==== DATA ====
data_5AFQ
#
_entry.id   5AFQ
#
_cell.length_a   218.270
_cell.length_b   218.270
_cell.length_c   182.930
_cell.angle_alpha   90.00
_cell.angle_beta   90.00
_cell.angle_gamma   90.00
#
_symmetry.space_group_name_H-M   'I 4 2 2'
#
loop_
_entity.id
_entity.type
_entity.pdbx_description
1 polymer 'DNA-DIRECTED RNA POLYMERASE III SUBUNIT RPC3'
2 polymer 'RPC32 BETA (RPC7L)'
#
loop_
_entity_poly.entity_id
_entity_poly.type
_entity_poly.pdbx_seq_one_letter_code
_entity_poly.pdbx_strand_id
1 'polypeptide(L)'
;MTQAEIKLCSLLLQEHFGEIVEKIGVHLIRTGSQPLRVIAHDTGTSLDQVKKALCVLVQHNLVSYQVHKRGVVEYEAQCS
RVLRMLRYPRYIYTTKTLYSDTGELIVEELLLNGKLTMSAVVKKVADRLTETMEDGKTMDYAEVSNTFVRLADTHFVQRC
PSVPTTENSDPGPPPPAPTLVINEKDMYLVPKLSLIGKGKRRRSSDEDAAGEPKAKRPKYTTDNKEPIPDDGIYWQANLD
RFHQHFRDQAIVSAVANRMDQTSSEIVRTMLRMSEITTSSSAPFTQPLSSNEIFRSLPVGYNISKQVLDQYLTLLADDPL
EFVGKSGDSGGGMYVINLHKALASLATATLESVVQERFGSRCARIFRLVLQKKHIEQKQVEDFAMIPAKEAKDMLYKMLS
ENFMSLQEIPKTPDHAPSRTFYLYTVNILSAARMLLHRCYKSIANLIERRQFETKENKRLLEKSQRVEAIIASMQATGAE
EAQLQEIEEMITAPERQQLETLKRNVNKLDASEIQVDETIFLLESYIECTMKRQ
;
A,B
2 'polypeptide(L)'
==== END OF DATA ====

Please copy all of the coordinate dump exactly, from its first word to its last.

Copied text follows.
data_5AFQ
#
_entry.id   5AFQ
#
_cell.length_a   218.270
_cell.length_b   218.270
_cell.length_c   182.930
_cell.angle_alpha   90.00
_cell.angle_beta   90.00
_cell.angle_gamma   90.00
#
_symmetry.space_group_name_H-M   'I 4 2 2'
#
loop_
_entity.id
_entity.type
_entity.pdbx_description
1 polymer 'DNA-DIRECTED RNA POLYMERASE III SUBUNIT RPC3'
2 polymer 'RPC32 BETA (RPC7L)'
#
loop_
_entity_poly.entity_id
_entity_poly.type
_entity_poly.pdbx_seq_one_letter_code
_entity_poly.pdbx_strand_id
1 'polypeptide(L)'
;MTQAEIKLCSLLLQEHFGEIVEKIGVHLIRTGSQPLRVIAHDTGTSLDQVKKALCVLVQHNLVSYQVHKRGVVEYEAQCS
RVLRMLRYPRYIYTTKTLYSDTGELIVEELLLNGKLTMSAVVKKVADRLTETMEDGKTMDYAEVSNTFVRLADTHFVQRC
PSVPTTENSDPGPPPPAPTLVINEKDMYLVPKLSLIGKGKRRRSSDEDAAGEPKAKRPKYTTDNKEPIPDDGIYWQANLD
RFHQHFRDQAIVSAVANRMDQTSSEIVRTMLRMSEITTSSSAPFTQPLSSNEIFRSLPVGYNISKQVLDQYLTLLADDPL
EFVGKSGDSGGGMYVINLHKALASLATATLESVVQERFGSRCARIFRLVLQKKHIEQKQVEDFAMIPAKEAKDMLYKMLS
ENFMSLQEIPKTPDHAPSRTFYLYTVNILSAARMLLHRCYKSIANLIERRQFETKENKRLLEKSQRVEAIIASMQATGAE
EAQLQEIEEMITAPERQQLETLKRNVNKLDASEIQVDETIFLLESYIECTMKRQ
;
A,B
2 'polypeptide(L)'